The literal translation of the word waqf is to hold. The institution of waqf, therefore implies holding or setting aside certain physical assets by the waqif (endower) and preserving it so that benefits continuously flow to a specified group of beneficiaries or the community.[8] For example, the young, the old, or the inhabitants of a certain area.[9] Waqf is thus an institutionalisation of charity.

In Islam, Waqf has two functions: an ‘ibadat(worship of Allah) and a social function. It comes from a strong faith and solidarity among human beings.[10] The waqf draws its inspiration from the spirit of giving contained it the Islamic teachings. The prophet (pbuh) said: When a person dies, his deeds are cut off except for three: continuing charity, knowledge that others benefitted from, and a righteous son (or daughter) who supplicates for him (narrated by Tirmidhi).

Brief Historical development of Waqf

The Waqf system is not just a Muslim system but it also appeared in other non-Muslim societies. Imam Shafi (ra), Ibn Hazm (ra) and the majority of the scholars argue that the Arabs did not know about the Waqf system before the arrival of Islam. Probably what they intended is that the Islamic form of creating Waqf for the pleasure of Allah was not known as otherwise the Arabs had their own form of Waqf.[11]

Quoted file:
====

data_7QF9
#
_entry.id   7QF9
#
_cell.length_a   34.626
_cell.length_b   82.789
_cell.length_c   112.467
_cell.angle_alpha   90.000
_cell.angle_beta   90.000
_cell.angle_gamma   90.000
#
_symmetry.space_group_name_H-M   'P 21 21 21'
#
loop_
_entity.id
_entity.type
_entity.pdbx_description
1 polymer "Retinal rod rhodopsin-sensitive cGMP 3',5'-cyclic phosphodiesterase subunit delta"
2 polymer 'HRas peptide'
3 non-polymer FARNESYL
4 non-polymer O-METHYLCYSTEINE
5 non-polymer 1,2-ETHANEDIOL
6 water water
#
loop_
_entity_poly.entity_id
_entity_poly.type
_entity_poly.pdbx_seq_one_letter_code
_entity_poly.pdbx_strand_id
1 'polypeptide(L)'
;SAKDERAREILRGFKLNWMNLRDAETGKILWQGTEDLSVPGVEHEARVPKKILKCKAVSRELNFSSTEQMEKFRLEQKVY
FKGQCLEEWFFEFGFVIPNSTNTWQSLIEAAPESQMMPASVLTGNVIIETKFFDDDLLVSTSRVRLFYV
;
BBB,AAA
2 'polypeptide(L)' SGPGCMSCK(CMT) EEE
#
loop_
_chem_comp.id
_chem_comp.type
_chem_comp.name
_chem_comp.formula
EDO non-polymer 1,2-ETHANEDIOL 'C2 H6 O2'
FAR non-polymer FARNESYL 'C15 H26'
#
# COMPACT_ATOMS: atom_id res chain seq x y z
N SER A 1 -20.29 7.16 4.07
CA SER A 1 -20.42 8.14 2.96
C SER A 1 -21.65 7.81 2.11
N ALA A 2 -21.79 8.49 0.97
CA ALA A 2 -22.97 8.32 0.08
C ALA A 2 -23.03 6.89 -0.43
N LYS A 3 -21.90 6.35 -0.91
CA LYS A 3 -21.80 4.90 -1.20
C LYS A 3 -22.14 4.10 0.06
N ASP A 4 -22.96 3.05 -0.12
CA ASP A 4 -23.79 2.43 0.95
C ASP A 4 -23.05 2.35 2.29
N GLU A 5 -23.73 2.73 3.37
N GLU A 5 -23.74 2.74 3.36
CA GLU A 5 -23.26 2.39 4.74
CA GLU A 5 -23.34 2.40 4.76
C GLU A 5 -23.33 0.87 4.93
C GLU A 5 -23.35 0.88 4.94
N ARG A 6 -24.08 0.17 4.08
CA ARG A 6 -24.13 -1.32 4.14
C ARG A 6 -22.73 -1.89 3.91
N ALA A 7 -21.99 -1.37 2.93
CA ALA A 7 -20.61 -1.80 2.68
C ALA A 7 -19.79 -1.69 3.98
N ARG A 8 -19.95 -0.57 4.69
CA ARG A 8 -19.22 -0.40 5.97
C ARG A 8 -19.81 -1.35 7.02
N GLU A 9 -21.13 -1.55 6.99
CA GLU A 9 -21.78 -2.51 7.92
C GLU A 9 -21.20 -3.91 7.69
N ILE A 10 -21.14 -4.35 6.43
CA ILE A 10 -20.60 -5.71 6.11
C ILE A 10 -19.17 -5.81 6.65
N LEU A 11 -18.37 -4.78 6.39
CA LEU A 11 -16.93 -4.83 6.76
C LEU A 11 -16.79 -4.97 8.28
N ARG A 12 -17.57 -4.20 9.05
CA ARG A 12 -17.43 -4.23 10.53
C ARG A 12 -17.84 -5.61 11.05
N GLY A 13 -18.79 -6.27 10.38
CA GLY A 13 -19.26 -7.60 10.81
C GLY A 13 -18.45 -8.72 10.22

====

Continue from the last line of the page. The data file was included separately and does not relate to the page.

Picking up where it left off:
The prophet (pbuh) and the companions started the Islamic waqf, then it continued to be developed during the Umayyad days as Islam had reached the border of China and France. Then during the Abassi period, a new type of waqf was developed such as the building of hospitals and places of education. During the Ottoman ruling, the Waqf advancement could be seen specially for the benefit of women with the opening of medical colleges.[12]

The Waqf contributed to the building of Islamic civilization; through which many mosques, schools, and educational centers were built along with private and public libraries, scientific and research centers and other fields in different walks of life. Waqf played an important role in establishing a flourishing civilization that is full of moral character and rational human behaviour. It created a comprehensive scientific and cultural renaissance.  It gave way to the training of many scientists, researchers, inventors, and intellectuals. It supplied a vast array of social services. These included educations, heath, science laboratories, the construction and maintenance of mosques, orphanages, lodging for students, teachers and travellers, bridges, wells, roads and hospitals. This happened when the waqf were properly regulated and supervised. However, when effective regulation and supervision did not continue and led to corruption, loss of the original deeds, lack of proper maintenance, and misuse and misappropriation of waqf properties, they became dysfunctional.[13]

There have been many calls for the redevelopment of the Waqf systems around Muslim countries, and lot of progress are being made.

Types of Waqf needed for the UK